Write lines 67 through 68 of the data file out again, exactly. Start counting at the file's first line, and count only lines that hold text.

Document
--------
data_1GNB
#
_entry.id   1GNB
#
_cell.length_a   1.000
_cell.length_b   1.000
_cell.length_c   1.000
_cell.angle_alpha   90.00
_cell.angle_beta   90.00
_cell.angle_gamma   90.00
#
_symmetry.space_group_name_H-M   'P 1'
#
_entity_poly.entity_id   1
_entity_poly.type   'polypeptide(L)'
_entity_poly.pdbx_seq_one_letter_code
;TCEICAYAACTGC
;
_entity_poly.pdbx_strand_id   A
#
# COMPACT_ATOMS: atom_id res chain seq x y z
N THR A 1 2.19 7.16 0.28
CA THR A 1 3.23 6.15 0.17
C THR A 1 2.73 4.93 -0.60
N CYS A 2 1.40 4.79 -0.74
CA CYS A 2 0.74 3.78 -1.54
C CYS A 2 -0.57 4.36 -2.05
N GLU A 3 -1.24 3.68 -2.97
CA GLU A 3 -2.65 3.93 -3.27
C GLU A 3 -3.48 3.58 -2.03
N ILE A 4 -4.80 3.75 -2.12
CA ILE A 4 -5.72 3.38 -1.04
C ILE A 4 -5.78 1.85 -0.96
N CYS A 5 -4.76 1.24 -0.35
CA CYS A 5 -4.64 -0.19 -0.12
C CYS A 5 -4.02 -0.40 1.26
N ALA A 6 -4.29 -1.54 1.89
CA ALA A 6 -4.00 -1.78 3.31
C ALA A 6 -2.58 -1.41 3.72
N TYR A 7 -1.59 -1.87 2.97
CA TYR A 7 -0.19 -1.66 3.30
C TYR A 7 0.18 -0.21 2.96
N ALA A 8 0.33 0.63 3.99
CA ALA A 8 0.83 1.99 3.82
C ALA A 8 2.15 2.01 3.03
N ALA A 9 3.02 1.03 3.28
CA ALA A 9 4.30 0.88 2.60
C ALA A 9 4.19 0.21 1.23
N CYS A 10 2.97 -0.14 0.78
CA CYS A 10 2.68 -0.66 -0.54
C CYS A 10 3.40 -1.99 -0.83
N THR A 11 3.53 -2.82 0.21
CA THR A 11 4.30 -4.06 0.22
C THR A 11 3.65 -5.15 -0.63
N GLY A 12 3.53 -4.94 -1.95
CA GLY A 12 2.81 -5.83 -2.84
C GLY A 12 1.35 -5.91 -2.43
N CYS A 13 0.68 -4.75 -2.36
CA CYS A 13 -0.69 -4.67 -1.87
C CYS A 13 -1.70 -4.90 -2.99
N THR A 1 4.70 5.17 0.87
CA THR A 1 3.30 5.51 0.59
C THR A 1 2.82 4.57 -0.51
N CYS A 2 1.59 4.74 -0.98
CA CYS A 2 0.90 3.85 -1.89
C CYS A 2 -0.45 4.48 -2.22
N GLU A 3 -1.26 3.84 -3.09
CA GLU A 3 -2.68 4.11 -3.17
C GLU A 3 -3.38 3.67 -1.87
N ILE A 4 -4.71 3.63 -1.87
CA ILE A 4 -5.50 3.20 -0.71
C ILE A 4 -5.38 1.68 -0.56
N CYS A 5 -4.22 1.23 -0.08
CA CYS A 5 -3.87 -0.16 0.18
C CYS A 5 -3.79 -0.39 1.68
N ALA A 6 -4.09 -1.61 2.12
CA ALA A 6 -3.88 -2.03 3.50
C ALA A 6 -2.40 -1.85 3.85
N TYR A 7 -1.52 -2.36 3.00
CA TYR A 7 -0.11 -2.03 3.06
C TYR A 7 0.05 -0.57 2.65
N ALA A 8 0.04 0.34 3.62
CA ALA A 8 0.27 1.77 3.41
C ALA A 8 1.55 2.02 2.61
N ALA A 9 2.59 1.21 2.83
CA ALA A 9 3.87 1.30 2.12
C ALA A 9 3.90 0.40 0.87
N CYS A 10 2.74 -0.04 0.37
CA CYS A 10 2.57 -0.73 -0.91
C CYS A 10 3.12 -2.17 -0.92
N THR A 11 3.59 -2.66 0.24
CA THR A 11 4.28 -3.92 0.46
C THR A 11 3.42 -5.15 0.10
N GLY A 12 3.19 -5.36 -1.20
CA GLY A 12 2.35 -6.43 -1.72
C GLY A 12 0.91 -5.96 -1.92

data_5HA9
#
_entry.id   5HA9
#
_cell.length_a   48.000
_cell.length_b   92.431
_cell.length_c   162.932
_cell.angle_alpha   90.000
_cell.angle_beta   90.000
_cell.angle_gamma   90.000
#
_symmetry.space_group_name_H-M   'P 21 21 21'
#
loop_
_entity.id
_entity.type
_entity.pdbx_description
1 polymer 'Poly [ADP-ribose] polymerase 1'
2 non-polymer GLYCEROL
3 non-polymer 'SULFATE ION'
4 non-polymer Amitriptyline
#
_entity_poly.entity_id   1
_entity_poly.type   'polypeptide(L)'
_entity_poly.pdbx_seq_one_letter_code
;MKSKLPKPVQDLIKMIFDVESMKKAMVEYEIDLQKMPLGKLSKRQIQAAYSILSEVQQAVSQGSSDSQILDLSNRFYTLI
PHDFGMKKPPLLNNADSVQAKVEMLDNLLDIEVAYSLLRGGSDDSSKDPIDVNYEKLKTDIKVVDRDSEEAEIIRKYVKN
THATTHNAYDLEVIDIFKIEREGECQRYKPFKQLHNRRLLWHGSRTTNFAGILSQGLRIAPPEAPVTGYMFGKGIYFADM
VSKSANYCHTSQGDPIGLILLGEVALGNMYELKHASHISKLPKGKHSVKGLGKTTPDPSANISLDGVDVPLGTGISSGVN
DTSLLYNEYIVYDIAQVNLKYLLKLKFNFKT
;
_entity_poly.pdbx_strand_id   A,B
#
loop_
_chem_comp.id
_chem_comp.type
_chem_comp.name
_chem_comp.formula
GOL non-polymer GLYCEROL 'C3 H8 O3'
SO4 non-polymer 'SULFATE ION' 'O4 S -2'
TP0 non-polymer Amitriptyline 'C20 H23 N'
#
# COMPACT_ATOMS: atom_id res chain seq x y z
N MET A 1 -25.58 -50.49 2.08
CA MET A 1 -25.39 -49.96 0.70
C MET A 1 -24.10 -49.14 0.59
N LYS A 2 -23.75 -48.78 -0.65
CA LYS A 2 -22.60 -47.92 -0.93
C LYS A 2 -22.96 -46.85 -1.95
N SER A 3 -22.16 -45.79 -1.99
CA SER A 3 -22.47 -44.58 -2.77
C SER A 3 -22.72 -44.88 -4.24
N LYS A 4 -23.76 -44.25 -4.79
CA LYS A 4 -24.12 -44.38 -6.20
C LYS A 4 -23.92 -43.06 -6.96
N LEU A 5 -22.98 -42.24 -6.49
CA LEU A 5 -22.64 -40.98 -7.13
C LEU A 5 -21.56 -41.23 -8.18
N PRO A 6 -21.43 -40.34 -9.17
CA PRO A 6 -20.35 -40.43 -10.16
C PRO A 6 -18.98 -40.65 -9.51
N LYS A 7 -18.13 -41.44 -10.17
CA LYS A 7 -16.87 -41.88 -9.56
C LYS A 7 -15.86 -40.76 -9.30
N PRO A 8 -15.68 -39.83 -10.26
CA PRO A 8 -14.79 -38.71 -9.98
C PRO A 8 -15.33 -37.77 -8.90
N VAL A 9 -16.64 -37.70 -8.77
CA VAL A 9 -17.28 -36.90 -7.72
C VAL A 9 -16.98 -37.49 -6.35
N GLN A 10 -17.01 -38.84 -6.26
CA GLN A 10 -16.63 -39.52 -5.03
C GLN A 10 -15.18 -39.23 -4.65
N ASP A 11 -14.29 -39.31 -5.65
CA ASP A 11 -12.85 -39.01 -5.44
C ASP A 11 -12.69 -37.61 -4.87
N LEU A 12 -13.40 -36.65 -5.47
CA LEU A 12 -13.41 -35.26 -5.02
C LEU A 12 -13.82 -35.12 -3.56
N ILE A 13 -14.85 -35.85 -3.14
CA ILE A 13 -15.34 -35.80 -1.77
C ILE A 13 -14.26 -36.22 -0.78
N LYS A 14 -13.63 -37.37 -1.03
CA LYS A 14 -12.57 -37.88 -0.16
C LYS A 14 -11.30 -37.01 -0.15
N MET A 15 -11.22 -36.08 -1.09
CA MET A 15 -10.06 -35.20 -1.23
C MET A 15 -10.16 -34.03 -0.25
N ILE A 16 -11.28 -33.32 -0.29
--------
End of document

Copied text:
N GLU A 3 -1.26 3.84 -3.09
CA GLU A 3 -2.68 4.11 -3.17